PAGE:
- Have any problems with your digestive system that could affect how you absorb the trial drug
- Are allergic to olaparib or any of its ingredients (your doctors can advise you about this)
- Have any other medical and mental health problems that the trial team think could prevent you taking part
- Are pregnant or breastfeeding
This is a phase 1 trial. The researchers need up to 36 people to take part. Everybody will have olaparib and chemoradiation. The first few patients taking part will have a low dose of olaparib. If they don’t have any serious side effects, the next few patients will have a higher dose. And so on, until they find the best dose. This is called a dose escalation study.
For this second part of the trial, doctors need between 6 and 12 people.
Olaparib is a tablet. You may be asked to take it once or twice a day depending on what dose you are having. You start the drug 3 days before starting the chemoradiation and finish taking it on the last day of chemoradiation. You take it Monday to Friday.
Capecitabine is also a tablet. You take it twice a day Monday to Friday from when you start radiotherapy to the last day of your treatment.
You have radiotherapy once a day Monday to Friday over 6 weeks.
You will not have radiotherapy or take olaparib or capecitabine on a Saturday and Sunday.
You have a diary card to record when you take your tablets and how many you take. You also record any side effects you might have. You must bring this diary card with you when you go to the hospital.
The doctors will ask you for some additional blood samples during the trial. This is so they can tell how long olapraib is in your body after treatment and how long it takes the body to get rid of the chemotherapy drugs. Your doctor may call this pharmacokinetics.
The doctors will also ask your permission to keep some of your blood samples. These will be kept as part of research looking at who might benefit from having olapraib and chemoradiation in the future.
People taking part in the second part of the trial might be asked for 1 or 2 hairs. These could be from your scalp, eyebrows or forearms. The doctors take these samples to check how much damage is caused to a cell’s DNA by the olaparib.
Everybody taking part in the trial will be asked if the doctors can use some of the tissue taken when your cancer was first diagnosed (biopsied) for research. If you are in the second part of the trial the doctors will do a biopsy if you didn’t have one when your cancer was diagnosed.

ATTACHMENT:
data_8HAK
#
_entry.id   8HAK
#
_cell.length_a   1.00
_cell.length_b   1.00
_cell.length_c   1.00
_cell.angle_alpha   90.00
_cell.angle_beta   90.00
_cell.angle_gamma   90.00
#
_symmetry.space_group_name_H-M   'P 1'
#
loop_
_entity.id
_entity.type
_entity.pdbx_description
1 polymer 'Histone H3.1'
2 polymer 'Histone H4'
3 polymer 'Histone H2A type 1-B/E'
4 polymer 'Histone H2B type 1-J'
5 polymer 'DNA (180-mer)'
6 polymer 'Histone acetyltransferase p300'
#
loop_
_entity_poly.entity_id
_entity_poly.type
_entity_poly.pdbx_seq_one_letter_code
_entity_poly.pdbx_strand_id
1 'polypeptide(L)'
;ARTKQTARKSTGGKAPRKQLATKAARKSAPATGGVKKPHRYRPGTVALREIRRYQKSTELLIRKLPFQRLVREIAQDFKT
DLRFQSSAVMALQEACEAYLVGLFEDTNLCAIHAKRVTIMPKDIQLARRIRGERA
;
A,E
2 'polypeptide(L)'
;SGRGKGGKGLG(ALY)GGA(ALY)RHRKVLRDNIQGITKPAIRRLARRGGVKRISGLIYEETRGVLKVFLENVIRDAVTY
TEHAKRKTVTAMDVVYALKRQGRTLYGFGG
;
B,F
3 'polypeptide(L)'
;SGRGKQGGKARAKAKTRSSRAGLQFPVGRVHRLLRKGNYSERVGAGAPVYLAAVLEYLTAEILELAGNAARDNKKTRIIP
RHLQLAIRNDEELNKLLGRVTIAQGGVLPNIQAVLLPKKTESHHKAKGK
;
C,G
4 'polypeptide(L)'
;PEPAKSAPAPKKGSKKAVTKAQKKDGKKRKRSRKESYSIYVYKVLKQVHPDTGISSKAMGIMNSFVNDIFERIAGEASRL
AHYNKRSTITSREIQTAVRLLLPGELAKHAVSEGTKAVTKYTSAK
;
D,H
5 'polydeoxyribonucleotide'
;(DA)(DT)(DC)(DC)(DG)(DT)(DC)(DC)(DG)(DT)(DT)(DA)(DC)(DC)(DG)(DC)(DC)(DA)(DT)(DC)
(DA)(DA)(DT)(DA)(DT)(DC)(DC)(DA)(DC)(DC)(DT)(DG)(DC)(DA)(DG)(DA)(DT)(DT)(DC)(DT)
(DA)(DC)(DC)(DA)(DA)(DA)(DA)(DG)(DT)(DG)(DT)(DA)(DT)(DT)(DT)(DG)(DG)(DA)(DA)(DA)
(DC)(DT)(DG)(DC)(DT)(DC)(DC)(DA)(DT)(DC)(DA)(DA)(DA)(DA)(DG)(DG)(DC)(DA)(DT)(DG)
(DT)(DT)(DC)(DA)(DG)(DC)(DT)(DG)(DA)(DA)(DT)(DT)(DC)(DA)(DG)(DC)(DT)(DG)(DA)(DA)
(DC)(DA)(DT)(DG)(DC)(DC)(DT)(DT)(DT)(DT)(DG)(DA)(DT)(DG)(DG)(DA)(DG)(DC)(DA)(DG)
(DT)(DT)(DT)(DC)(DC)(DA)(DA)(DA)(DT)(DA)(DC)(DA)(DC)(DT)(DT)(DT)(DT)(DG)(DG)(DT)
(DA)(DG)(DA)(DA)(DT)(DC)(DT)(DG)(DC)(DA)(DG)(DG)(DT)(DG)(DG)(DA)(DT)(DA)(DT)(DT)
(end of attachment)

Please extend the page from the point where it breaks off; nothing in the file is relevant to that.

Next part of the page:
You will see the doctors and have some tests before you start treatment. The tests include
You go to the hospital 3 days before the chemoradiation so you can start the olaparib. During your chemoradiation treatment you see the doctors once a week.
After you finish your treatment you see the doctors 1 week and then 4 weeks later. During these visits you will be asked how you are, have a physical examination and some blood tests. You may also have some eyebrow hairs taken. Each visit will take about 30 to 60 minutes.
At the visit 4 weeks after you finish treatment you have another CT scan.
You then see the doctors every 3 months.
Olaparib with chemoradiation is a new treatment so not all the side effects are known. The doctors will be looking at side effects and you will have a telephone number to contact the trial team if you are worried about anything.
The most common side effects of radiotherapy to the pancreas are
- Feeling or being sick
- Tiredness (fatigue)
- Inflammation of the lining of the stomach (gastritis)
The most common side effects of olaparib are
- A drop in blood cells causing an increased risk of infection, bleeding problems, tiredness and breathlessness
- Tiredness and weakness (fatigue)
- Feeling or being sick
- Loss of appetite
- Taste changes
- Diarrhoea tell your doctor straight away if this becomes severe
- Indigestion and or heartburn
- Sore mouth
- Upper tummy pain
- A change to the way your kidneys work
We have information about capecitabine.
How to join a clinical trial
Professor Jeff Evans
Cancer Research UK
Cancer Clinical Trials Unit Scotland (CaCTUS)
Experimental Cancer Medicine Centre (ECMC)
NIHR Clinical Research Network: Cancer
NHS Greater Glasgow and Clyde
University of Glasgow
This is Cancer Research UK trial number CRUKD/14/008